Too much master plan?
It appears true that Douglas County has a lot of master plan for its size.
According to information provided by the county, state law barely requires the county to have a planning commission, and not much master plan at that rate.
For counties with fewer than 100,000 people, state law requires only that the county have a public services and facilities element with an above-ground utility plan.
That element is required to show a population plan estimating the total number of people the county can support provisions concerning public buildings, general plans for sewer drainage and utilities and a school facilities plan.
The Douglas County plan has a lot more to it than that, including elements addressing conservation, historic preservation, housing, agriculture, growth management, economic development, land use and regional and community plans.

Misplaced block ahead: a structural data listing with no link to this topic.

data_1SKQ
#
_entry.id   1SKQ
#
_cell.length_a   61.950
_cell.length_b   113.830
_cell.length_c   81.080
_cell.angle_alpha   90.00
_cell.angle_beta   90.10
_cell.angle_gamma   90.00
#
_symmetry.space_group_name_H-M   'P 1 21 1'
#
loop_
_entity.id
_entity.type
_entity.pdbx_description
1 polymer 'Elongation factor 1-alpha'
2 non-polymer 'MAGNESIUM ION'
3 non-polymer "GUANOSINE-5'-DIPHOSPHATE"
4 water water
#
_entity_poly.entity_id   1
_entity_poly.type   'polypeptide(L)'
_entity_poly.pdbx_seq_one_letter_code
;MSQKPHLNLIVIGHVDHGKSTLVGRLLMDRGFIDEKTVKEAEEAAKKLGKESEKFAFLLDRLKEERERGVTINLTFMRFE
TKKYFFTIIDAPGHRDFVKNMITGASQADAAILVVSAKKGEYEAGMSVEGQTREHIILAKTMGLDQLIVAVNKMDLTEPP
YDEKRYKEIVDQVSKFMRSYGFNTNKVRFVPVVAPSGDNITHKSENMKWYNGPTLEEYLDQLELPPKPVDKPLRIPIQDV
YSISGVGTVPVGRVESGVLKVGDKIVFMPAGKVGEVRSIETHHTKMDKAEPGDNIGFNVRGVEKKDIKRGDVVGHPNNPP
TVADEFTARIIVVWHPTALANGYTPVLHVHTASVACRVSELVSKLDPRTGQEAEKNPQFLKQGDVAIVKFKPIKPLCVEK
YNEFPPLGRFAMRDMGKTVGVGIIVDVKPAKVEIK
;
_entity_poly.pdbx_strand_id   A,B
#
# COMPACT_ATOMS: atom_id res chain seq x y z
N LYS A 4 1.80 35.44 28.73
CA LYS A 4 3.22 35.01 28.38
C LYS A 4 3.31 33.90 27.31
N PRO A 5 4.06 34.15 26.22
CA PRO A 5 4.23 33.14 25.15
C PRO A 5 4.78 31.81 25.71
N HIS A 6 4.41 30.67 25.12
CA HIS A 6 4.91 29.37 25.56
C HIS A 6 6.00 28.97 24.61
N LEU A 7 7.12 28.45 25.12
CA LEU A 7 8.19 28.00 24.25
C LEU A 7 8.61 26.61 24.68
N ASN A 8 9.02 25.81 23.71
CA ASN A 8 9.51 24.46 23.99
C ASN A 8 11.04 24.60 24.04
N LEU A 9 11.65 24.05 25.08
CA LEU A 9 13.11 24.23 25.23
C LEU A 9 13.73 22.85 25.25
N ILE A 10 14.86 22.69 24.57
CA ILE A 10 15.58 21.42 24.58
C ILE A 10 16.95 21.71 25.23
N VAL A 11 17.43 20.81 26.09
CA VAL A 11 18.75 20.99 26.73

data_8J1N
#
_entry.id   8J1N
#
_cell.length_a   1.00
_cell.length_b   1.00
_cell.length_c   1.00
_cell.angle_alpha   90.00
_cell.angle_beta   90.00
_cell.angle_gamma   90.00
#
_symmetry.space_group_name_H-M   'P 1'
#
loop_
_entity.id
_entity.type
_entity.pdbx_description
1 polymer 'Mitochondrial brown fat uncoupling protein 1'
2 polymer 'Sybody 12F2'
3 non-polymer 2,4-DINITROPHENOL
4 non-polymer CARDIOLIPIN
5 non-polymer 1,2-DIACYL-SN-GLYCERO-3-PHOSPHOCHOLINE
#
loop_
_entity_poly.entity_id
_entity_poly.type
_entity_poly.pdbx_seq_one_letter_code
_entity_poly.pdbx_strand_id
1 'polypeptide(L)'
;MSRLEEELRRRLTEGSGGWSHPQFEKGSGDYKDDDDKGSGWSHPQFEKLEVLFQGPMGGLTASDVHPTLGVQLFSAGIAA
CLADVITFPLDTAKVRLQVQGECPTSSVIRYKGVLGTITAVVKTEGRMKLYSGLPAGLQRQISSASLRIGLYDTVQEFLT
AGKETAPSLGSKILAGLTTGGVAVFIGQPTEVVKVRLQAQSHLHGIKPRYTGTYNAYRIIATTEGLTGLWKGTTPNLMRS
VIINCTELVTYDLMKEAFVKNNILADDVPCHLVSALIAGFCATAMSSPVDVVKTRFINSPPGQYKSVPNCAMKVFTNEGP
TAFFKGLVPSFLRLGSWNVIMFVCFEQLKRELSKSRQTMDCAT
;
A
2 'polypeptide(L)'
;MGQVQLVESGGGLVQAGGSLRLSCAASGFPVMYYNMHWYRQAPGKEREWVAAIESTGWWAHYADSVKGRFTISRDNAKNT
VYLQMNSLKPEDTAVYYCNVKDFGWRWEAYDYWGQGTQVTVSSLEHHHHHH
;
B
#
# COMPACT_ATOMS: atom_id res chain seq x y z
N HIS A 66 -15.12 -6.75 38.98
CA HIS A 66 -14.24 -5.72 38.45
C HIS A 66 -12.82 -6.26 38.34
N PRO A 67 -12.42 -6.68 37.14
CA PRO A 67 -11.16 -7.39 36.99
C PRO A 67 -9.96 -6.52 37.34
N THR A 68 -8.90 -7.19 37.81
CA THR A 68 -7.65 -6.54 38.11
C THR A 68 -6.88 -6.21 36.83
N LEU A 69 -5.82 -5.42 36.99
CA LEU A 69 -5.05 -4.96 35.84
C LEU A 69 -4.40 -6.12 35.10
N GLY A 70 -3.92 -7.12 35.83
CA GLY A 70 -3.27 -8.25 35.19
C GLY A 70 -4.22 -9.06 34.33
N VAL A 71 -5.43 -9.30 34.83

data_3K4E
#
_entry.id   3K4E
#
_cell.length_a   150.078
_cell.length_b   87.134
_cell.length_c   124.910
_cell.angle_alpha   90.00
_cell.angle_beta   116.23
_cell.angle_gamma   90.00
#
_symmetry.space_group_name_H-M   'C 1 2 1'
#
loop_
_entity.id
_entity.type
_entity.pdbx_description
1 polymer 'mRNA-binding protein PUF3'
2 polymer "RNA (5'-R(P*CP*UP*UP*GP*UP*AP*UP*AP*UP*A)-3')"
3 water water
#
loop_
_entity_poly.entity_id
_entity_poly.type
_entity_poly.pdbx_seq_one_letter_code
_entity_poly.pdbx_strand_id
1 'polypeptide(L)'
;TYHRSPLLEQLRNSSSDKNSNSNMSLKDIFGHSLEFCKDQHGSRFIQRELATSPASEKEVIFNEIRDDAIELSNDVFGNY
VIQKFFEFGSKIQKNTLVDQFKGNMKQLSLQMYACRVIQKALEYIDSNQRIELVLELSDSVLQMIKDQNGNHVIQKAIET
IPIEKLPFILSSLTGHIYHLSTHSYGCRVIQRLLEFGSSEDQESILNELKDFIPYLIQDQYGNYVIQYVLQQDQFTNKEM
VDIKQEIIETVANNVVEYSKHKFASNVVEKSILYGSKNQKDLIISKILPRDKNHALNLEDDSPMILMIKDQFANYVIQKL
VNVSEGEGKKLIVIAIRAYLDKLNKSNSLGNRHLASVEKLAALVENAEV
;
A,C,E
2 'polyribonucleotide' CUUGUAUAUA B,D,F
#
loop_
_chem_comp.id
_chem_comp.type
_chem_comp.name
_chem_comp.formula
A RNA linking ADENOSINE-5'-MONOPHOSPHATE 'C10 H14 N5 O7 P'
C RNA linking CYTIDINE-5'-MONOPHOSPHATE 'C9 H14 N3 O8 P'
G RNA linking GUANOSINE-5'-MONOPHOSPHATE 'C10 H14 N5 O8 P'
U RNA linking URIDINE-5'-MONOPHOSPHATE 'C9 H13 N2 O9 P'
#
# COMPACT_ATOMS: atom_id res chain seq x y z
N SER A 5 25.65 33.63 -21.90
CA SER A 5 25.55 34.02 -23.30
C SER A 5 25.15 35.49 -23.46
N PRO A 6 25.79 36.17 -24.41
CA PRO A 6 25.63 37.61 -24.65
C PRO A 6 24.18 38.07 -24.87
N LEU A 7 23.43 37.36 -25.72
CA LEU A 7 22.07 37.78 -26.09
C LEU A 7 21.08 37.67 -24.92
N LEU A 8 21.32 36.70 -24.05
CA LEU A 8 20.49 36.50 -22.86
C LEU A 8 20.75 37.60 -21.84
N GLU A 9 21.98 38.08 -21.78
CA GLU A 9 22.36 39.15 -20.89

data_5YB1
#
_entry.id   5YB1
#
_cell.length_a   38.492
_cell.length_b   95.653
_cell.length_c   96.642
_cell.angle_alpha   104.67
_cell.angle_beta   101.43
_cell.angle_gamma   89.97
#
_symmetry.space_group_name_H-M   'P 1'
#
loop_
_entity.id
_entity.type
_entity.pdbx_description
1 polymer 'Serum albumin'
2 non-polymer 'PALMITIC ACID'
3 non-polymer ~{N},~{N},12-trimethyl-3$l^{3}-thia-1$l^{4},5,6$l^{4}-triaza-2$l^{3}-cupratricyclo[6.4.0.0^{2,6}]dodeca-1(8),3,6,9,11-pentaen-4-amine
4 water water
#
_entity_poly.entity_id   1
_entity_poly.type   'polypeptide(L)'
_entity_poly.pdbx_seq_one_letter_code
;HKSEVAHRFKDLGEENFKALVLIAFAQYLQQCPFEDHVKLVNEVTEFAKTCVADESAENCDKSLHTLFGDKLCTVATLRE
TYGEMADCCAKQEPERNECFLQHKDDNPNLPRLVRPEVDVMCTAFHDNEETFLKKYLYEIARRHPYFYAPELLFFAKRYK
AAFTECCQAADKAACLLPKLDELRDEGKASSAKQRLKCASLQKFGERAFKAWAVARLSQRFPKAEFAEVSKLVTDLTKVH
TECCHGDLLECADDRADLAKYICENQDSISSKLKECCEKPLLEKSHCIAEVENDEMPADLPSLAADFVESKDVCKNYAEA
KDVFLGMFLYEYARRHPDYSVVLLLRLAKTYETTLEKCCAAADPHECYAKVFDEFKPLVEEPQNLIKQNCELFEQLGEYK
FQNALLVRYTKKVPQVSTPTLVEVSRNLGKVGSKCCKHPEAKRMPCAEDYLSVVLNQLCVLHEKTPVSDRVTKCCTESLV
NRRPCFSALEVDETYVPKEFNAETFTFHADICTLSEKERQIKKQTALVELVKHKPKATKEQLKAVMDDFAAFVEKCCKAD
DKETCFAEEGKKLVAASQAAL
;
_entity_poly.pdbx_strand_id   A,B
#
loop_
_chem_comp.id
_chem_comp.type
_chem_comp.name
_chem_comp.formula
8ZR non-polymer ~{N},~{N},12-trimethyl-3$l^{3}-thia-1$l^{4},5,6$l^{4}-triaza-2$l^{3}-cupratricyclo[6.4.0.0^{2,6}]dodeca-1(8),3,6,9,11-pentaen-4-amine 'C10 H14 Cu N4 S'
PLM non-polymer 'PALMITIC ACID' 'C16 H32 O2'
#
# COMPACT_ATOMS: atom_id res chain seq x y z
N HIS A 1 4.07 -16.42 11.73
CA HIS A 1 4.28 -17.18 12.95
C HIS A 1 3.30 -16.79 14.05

Most of those elements have been in the plan since it was produced in 1996 after more than four years worth of meetings and debate.
Does that mean we should pull them out and reduce the plan to a single element dealing with a pretty esoteric answer?
During 2016, the term “master plan” appeared more than 100 times in The Record-Courier.
Cited frequently by opponents to growth, the plan addresses many of the issues residents seek to bring under control.
We know plenty of folks who wouldn’t mind a far reduced master plan. We’re not sure that would make the majority of residents very happy.